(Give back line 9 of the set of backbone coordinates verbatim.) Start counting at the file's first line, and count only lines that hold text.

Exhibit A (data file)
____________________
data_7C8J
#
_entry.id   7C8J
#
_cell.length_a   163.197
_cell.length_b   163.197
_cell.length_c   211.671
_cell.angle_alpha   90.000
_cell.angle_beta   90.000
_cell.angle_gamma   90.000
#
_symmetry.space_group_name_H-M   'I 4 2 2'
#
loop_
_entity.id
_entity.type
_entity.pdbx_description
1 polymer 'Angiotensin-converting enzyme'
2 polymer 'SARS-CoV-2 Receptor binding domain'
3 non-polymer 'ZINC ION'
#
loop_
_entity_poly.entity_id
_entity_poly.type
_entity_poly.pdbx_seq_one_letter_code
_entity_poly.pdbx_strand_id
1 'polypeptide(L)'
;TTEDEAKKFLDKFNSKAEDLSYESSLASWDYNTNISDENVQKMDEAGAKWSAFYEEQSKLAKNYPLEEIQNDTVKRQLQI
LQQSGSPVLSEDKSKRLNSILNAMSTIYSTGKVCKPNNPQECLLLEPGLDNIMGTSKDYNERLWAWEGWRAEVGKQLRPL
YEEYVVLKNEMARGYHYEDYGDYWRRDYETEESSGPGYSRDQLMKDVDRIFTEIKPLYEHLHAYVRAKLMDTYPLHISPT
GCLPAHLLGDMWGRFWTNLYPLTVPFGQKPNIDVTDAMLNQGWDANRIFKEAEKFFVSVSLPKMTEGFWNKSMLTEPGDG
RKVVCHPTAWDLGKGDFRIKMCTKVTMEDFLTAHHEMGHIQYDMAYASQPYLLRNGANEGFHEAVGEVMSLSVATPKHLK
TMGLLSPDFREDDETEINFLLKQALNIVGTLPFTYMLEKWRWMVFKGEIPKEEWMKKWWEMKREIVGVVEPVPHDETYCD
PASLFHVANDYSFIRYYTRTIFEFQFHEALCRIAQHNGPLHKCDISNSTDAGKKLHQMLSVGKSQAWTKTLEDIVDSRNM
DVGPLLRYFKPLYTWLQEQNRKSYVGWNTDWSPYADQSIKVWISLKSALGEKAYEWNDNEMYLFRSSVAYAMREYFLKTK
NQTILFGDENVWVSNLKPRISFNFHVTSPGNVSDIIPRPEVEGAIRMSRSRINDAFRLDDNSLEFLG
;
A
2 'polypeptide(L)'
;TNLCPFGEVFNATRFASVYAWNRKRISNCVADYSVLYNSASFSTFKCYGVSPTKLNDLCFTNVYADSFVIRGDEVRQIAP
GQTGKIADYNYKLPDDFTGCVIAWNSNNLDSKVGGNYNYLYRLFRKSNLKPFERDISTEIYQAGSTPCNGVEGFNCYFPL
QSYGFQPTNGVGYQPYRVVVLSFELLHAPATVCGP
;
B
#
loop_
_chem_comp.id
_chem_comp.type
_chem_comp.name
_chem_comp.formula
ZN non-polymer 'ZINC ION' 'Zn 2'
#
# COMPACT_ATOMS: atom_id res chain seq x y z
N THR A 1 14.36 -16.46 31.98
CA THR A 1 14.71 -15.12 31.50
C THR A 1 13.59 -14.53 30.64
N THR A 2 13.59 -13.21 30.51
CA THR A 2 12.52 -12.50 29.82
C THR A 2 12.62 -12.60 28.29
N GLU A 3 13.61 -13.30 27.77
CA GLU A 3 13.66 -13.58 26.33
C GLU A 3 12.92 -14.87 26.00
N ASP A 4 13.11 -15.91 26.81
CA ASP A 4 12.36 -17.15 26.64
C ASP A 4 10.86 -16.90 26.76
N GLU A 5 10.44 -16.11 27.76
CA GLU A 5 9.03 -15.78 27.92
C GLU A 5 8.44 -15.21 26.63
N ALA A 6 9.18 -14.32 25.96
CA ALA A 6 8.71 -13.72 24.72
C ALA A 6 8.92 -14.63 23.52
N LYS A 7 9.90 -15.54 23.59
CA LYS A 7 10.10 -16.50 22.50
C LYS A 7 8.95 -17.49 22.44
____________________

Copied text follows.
_cell.angle_beta   90.000